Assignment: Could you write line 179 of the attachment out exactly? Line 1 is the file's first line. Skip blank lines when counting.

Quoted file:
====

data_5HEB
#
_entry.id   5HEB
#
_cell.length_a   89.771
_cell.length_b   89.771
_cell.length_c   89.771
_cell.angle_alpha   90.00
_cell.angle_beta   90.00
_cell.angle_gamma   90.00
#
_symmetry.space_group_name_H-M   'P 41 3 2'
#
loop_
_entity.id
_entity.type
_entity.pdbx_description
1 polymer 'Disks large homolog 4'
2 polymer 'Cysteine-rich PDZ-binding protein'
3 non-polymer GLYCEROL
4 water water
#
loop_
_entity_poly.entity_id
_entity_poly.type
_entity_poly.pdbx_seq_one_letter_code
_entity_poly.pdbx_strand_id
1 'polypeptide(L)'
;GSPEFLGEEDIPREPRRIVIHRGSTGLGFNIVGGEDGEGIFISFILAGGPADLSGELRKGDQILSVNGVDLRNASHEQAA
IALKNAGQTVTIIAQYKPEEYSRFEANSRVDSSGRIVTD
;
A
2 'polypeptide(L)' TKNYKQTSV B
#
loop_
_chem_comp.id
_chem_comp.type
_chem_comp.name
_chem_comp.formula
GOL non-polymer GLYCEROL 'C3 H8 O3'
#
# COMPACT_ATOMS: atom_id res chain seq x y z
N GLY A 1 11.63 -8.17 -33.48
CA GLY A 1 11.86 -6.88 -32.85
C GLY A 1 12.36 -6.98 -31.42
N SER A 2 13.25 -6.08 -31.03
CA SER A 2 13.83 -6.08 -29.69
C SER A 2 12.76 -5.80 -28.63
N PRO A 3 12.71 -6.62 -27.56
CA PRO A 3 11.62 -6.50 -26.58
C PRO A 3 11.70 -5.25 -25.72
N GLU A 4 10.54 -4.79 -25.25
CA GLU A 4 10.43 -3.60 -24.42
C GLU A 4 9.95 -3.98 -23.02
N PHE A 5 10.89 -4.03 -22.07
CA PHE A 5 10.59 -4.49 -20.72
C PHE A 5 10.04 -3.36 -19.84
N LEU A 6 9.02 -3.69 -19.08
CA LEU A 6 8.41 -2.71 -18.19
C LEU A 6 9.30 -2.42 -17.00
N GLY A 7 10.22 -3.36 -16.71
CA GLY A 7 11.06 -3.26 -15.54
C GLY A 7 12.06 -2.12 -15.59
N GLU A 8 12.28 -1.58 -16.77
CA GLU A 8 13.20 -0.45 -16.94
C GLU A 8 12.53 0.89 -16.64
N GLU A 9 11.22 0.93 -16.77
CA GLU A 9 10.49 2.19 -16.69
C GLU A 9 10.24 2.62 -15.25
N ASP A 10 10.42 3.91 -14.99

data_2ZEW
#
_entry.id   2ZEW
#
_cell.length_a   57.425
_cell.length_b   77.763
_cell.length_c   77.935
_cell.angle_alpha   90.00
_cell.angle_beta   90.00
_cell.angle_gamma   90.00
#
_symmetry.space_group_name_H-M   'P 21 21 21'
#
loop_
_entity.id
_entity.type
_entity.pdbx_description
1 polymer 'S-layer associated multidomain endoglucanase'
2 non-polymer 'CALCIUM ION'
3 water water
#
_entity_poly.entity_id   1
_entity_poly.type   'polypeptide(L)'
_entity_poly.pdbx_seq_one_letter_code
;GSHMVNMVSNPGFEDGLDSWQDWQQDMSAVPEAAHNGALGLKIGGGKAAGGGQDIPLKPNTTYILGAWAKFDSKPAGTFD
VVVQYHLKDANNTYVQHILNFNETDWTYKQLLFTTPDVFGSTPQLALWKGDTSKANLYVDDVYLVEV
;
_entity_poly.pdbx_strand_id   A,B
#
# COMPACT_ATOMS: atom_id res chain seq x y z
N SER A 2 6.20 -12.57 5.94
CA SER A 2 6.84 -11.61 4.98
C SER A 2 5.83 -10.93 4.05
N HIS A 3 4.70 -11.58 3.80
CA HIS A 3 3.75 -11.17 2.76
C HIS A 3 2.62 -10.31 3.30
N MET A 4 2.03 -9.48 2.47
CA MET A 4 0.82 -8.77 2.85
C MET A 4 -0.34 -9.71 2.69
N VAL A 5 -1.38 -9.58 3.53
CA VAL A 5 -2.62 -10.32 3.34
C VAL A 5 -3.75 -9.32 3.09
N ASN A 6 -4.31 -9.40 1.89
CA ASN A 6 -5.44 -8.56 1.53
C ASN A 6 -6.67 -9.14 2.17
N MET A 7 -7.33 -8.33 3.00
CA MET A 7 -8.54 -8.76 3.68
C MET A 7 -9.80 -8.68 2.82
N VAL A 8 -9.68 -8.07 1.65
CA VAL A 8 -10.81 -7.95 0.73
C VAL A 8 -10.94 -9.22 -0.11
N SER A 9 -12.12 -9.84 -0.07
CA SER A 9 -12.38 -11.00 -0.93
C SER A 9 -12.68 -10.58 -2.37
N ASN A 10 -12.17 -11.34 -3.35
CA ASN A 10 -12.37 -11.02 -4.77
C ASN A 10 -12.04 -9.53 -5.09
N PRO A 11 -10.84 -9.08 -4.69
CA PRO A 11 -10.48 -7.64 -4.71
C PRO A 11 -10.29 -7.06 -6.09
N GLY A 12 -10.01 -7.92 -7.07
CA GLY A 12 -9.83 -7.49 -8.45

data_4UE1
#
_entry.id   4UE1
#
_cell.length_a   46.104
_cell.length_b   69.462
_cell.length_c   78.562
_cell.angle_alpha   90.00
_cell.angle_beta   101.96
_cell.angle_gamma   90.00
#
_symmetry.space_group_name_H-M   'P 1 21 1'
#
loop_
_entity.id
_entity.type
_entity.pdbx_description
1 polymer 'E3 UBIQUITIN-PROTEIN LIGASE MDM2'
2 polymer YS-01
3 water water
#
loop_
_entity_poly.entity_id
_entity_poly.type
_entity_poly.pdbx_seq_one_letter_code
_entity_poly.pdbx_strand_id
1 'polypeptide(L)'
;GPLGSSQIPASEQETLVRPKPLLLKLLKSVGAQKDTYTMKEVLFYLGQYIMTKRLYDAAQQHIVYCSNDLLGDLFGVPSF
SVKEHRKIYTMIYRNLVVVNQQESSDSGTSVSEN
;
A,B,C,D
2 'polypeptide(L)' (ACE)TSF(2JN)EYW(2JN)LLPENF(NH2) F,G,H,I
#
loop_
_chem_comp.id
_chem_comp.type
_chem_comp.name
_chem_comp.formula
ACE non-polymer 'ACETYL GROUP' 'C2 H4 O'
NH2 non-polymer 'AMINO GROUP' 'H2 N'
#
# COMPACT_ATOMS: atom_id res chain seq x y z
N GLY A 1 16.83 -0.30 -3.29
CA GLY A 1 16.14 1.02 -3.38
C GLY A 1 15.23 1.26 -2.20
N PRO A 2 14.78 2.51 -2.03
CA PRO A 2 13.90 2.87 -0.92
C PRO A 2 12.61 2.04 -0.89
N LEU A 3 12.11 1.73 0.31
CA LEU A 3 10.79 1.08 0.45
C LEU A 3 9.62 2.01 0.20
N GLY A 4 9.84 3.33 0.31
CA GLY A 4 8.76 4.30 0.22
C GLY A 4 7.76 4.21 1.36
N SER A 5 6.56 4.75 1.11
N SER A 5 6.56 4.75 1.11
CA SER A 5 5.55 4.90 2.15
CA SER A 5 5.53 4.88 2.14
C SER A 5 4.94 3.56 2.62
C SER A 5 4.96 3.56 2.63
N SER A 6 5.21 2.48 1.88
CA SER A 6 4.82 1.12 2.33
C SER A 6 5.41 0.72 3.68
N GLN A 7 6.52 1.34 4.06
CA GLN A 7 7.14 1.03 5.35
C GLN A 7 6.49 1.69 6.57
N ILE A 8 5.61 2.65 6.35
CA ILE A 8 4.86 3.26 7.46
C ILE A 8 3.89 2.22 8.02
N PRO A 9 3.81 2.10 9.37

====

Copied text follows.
CA PRO A 2 13.90 2.87 -0.92